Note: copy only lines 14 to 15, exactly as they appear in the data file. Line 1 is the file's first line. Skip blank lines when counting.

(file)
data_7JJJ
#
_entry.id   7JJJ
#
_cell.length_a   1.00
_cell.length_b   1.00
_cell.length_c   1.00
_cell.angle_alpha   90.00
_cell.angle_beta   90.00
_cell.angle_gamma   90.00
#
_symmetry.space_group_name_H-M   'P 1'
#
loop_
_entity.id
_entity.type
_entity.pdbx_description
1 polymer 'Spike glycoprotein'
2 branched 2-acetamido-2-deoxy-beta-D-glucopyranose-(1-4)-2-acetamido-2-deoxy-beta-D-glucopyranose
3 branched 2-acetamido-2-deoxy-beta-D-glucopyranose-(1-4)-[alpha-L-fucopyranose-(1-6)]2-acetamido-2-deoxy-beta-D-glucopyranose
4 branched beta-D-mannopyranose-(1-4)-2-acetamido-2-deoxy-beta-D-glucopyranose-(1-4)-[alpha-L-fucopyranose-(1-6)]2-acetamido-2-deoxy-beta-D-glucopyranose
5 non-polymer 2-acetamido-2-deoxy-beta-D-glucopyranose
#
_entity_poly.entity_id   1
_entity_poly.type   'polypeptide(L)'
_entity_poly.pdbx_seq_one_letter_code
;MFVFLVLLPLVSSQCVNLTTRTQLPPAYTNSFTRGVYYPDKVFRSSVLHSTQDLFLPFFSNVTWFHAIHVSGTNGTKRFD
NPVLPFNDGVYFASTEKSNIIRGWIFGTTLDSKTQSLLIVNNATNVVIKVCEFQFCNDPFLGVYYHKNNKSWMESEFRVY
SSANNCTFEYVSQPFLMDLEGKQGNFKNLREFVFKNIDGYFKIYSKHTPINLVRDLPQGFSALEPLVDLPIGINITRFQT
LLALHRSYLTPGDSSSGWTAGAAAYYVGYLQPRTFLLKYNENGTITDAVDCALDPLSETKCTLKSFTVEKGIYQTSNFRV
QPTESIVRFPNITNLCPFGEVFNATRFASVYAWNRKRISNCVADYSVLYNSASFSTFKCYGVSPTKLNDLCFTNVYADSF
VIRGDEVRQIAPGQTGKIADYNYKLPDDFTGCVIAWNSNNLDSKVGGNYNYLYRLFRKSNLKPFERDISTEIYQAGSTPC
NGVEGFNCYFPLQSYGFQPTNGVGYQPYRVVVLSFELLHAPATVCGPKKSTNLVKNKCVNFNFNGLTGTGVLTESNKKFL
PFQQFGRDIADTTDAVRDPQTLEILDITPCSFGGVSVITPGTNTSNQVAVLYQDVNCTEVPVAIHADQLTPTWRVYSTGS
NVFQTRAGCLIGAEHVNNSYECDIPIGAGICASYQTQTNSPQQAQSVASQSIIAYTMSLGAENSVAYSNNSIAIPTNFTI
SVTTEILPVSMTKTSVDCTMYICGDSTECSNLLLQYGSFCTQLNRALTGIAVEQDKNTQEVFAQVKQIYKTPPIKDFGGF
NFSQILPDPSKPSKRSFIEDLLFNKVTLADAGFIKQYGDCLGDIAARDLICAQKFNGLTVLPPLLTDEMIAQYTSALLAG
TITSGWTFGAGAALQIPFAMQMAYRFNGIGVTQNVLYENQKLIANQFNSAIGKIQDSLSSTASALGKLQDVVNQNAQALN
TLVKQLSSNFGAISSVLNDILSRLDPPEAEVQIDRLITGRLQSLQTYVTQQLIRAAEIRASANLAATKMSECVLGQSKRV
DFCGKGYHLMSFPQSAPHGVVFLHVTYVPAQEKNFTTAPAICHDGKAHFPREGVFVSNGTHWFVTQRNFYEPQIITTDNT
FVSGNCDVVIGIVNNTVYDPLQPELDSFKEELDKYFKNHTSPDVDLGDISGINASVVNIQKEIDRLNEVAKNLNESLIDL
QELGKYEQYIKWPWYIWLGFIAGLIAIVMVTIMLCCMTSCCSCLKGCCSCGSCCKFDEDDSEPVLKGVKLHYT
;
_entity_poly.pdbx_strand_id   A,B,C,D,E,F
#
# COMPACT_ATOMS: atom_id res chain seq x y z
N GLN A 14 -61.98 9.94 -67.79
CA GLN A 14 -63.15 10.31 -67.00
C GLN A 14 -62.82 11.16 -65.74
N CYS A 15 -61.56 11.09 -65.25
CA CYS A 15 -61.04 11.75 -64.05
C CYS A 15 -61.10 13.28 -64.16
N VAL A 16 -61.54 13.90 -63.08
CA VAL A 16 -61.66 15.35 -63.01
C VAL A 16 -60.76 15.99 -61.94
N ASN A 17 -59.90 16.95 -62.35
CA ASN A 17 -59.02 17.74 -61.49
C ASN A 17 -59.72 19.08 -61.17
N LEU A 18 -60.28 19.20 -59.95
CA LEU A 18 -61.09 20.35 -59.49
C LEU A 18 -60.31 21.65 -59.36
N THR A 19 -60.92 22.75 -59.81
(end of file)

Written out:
loop_
_entity.id